Shi'ite Muslims
Shi'ite Muslim pilgrims gather as they commemorate the Arbaeen, in Kerbala, southwest of Baghdad, Iraq, Nov. 20, 2016. REUTERS/Alaa Al-Marjani

The vast majority of the world's Muslims were not living in the seven countries named in President Donald Trump's executive immigration order from where travel to the United States has been temporarily banned. In fact, only about 12 percent of Muslims were in Iran, Iraq, Libya, Somalia, Sudan, Syria and Yemen, according to a Pew Research Center report published Tuesday.

Although all of the countries listed in the executive order have a Muslim majority, only Iran is listed in the top 10 nations with the largest Muslim populations.

Here’s what we know about where Muslims live, according to data gathered by Pew:

  • There are about 1.6 billion Muslims worldwide.
  • In 2010, there were an estimated 1.6 million Muslims around the world.
  • The majority (61.7 percent) lived in the Asia-Pacific region, not the Middle East.
  • In fact, more Muslims live in India and Pakistan (344 million) than those who live in the Middle East and Northern African countries (317 million).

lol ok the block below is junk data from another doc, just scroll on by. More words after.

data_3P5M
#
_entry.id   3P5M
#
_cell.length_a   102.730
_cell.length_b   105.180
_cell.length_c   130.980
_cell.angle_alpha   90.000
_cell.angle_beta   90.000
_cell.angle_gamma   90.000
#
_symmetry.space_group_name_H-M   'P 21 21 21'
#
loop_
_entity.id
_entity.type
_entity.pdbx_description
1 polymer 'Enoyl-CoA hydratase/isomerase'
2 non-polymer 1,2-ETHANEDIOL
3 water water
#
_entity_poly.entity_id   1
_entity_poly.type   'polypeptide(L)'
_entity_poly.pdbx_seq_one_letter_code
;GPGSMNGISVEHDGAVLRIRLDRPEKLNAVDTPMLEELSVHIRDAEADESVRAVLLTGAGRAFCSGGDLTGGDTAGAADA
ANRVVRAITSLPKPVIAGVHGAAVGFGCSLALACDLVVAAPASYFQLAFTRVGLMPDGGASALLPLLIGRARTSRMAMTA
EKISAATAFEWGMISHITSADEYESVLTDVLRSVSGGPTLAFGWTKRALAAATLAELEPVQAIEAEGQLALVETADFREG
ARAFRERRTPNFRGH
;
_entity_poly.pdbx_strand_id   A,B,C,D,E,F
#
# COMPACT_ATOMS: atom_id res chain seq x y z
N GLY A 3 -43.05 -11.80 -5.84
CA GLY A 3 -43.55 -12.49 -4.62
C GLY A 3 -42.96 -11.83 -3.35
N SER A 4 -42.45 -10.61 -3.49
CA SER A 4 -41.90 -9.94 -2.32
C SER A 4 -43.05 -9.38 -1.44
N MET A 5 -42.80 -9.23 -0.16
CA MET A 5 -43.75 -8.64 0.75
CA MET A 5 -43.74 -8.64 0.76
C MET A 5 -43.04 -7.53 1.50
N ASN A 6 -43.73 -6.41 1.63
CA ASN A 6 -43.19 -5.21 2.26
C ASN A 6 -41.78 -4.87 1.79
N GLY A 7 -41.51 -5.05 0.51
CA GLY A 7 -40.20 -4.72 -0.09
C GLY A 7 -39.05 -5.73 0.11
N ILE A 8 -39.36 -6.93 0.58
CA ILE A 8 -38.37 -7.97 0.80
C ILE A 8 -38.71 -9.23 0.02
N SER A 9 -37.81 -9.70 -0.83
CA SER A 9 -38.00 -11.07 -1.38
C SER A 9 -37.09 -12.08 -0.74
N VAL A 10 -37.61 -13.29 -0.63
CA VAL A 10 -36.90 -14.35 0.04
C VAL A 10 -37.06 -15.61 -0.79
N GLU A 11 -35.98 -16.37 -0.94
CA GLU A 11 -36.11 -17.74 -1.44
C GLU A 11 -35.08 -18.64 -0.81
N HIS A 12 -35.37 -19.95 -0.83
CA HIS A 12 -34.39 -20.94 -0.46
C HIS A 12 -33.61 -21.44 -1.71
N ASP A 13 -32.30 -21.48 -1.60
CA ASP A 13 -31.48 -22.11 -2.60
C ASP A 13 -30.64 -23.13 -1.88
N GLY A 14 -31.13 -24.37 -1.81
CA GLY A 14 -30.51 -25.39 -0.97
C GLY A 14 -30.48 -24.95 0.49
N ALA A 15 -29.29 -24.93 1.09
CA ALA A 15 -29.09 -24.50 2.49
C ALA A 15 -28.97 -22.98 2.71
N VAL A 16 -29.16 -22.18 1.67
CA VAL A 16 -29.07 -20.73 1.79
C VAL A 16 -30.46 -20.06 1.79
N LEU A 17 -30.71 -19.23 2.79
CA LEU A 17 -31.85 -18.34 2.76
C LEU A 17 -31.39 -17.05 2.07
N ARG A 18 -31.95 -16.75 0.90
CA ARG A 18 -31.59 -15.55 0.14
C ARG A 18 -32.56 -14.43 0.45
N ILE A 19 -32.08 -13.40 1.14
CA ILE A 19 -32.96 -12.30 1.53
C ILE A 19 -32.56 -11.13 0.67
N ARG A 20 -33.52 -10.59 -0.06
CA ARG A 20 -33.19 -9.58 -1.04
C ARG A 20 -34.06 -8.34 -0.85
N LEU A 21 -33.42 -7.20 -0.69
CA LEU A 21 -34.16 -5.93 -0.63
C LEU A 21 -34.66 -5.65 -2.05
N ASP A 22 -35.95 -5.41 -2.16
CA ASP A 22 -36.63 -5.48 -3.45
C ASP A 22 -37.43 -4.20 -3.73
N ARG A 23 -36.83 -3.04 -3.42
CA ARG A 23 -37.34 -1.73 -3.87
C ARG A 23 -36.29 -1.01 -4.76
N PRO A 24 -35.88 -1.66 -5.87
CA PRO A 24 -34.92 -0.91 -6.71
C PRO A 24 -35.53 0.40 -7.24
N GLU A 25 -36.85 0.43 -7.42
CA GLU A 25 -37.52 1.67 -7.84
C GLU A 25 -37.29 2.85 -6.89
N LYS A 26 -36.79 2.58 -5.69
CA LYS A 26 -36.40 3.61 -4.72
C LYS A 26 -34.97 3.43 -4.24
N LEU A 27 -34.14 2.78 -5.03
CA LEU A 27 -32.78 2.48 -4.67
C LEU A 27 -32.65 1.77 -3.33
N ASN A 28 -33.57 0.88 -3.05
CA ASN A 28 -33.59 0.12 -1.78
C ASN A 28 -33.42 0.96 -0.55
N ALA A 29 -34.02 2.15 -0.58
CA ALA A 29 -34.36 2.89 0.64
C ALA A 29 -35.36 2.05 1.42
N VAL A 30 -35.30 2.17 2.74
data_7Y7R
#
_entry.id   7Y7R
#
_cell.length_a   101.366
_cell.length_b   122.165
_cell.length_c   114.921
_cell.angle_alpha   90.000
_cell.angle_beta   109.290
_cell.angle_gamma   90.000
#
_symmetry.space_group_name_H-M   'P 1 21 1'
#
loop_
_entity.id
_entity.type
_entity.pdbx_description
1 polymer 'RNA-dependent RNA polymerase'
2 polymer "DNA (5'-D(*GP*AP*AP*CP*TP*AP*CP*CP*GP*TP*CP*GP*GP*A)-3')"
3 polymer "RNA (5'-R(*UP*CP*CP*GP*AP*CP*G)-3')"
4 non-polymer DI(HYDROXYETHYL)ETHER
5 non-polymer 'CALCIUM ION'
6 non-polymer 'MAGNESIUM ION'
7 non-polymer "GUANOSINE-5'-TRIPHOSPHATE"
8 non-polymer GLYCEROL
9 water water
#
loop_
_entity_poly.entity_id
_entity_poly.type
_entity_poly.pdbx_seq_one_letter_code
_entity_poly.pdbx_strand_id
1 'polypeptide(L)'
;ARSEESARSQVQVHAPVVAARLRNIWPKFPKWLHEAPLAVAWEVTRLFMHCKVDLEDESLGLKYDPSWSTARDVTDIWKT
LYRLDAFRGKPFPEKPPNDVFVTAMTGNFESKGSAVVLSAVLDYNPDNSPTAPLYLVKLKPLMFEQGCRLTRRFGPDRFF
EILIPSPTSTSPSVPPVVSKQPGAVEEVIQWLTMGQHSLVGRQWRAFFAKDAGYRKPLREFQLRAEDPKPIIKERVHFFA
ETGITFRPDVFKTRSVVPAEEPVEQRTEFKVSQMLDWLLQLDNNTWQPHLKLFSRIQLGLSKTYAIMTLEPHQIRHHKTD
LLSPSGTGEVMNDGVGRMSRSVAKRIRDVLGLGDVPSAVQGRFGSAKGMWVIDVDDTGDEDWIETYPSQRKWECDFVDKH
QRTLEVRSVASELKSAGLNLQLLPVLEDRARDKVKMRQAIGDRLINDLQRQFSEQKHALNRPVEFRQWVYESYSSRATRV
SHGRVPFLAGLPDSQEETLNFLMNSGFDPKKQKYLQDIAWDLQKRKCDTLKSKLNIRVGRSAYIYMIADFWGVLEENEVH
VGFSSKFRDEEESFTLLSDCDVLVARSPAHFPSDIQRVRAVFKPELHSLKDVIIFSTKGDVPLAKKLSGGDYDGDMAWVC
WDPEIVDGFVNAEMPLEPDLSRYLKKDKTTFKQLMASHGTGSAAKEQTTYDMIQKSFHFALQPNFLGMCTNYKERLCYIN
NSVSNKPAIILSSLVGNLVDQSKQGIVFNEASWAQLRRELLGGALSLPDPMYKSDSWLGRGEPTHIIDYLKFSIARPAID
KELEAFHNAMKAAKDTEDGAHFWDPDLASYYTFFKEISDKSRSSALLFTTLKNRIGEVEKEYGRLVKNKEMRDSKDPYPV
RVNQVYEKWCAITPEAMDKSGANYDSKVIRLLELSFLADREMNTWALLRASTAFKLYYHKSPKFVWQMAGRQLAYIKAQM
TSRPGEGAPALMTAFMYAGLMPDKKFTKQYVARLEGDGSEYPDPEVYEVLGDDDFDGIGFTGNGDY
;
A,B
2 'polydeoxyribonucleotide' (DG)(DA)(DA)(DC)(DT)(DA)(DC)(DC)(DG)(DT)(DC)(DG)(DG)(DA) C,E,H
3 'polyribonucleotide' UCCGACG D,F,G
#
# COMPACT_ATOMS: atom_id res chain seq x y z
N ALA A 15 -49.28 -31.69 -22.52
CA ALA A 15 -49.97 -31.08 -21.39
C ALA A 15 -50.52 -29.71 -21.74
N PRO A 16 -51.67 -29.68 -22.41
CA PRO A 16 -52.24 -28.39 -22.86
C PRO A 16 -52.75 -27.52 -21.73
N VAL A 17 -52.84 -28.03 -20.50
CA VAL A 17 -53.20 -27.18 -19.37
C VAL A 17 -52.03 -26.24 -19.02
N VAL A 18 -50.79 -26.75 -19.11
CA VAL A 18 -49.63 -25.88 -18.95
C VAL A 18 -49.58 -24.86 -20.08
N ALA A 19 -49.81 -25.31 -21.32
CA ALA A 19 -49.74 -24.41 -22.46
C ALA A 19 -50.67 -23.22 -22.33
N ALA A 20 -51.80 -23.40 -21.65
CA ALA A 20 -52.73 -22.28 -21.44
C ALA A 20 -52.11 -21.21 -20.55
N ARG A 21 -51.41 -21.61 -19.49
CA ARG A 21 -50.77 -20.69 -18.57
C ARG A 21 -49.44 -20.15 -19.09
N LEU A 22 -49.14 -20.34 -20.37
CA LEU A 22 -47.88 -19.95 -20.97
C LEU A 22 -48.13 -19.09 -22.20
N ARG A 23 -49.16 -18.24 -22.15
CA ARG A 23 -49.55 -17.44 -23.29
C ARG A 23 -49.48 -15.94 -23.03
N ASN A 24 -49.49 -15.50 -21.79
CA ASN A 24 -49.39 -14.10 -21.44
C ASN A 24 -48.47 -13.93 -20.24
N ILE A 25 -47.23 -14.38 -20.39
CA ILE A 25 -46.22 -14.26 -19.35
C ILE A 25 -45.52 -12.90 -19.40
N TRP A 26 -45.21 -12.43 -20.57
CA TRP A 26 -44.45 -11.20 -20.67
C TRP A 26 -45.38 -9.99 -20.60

• However, the Middle East and North African region has the highest concentration of Muslims — 93 percent of people living in the region are Muslim. Only 24 percent of the Asia-Pacific region’s inhabitants are Muslim.
  • With 209 million Muslim residents, Indonesia has the largest Muslim population in the world.
  • There are about 248 million Muslims living in Sub-Saharan Africa.
  • About 43.5 million Muslims live in Europe, where fears about radical Islamic terrorism have been stoked by the rhetoric of far-right politicians.
  • About 3.5 million Muslims live in North America, which is only 0.2 percent of the world’s Muslim population.
  • In the United States alone, there were about 3.3 million Muslims in 2015. This was about 1 percent of the total U.S. population.
  • Even fewer Muslims (840,000) live in the Latin America/Caribbean region — that’s not even 0.1 percent of the world’s Muslim population.

Although the ban affects a fraction of the Muslim population, many feared the ban would expand to additional countries. Trump advisors Steve Bannon and Stephen Miller said the executive order was the beginning of a sort of experiment transforming U.S. immigration, reported the Los Angeles Times.

In addition, Trump’s Chief of Staff Reince Priebus hinted that the executive order could include other countries in the future.

“Perhaps other countries needed to be added to an executive order going forward,” Priebus said Sunday on NBC’s “Meet the Press.”